The introduction to this Psalm is once again hazy in its meaning. The term Muth labben could mean “death of a son”, which in David’s life would not be unusual considering the history of Absalom and his death which we saw earlier in the Psalms. But if you look at Psalm 9 and notice its tone, that would seem to make much less sense. This Psalm is very much of a celebratory Psalm of praise and not in any way does it reflect a death of a child, but rather a conquest of a battle.
But what I want you to see which you could easily overlook is the hint of something that we have not seen so far and which Jesus seems to emphasize in a very deliberate way in the New Testament. Look at vs.18 and you see the writer, who if it is King David is wealthy and travels in the circles of the rich and famous, remind the readers that the needy shall have a voice and the poor will never lose hope. Jesus undoubtedly has a penchant for the poor. Jesus has preference for the downcast and the marginalized. Look at Luke 6 and you hear Jesus say: Blessed are the poor. Blessed are the hungry. He then follows that up with woe to you rich and woe to you who are full.
To say that Jesus emphasized his love for the poor and the weak is an understatement. He is consistently describing how difficult it is to enter the kingdom of heaven if you are rich and then turns around and states quite forcefully that the widow has given more because she gave all that she had. There should be no doubt that Jesus not only loved the rich but even favored the rich. I know, that is a statement that many find controversial, but I’m okay with that.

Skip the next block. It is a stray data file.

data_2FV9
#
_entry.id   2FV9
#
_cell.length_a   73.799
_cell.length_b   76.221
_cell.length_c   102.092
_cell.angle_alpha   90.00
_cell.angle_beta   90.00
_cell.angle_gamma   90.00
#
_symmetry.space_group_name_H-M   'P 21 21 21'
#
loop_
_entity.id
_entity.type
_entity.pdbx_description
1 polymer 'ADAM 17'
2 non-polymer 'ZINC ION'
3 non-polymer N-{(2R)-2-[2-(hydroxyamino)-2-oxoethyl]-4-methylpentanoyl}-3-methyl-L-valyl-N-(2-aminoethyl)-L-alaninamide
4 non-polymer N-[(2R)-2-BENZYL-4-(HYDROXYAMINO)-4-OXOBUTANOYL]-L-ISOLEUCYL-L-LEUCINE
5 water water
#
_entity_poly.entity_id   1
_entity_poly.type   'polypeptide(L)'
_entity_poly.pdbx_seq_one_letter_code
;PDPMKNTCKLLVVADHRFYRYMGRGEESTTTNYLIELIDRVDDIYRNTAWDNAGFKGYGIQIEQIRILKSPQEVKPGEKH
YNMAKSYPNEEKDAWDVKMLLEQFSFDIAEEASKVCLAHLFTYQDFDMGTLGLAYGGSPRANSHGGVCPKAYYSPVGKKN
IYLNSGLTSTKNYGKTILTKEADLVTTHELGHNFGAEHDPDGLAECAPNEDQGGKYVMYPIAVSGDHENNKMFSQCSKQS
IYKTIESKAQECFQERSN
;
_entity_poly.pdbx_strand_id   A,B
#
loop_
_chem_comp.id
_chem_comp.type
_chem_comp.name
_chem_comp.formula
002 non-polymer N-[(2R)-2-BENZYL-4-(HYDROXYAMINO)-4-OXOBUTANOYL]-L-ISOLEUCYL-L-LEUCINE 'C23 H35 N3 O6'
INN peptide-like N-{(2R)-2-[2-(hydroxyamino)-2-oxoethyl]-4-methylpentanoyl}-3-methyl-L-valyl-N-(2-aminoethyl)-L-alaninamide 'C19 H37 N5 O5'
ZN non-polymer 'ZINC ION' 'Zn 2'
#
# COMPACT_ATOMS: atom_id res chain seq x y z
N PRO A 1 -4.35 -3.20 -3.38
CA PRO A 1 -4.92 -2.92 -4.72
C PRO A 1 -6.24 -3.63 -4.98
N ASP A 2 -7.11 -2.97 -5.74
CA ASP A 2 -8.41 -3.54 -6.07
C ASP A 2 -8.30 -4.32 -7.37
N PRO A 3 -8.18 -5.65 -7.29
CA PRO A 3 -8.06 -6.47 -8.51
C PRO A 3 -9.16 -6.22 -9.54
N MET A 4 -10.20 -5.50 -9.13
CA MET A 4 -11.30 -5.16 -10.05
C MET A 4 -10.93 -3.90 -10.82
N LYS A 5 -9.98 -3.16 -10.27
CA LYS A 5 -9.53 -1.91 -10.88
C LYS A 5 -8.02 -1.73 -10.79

The main reason that I am okay with that is that if only a certain population group within our society is with hope or that a large swath of our population is forgotten, again back to vs.18, then I have a problem with that. Jesus came so that the entire world would be saved and would have an equal opportunity to live out their lives in fulness in a direct relationship with him. If anyone within our community has a limited opportunity, or less opportunity than I have, to achieve that, then I have a problem with it. It isn’t that the poor or the marginalized want something special. They just want to take for granted what someone like me takes for granted. David can rejoice because he is in a position to rejoice. My goal is that all people can find themselves in that same position where they can sing praises to the Lord whatever their lot in life.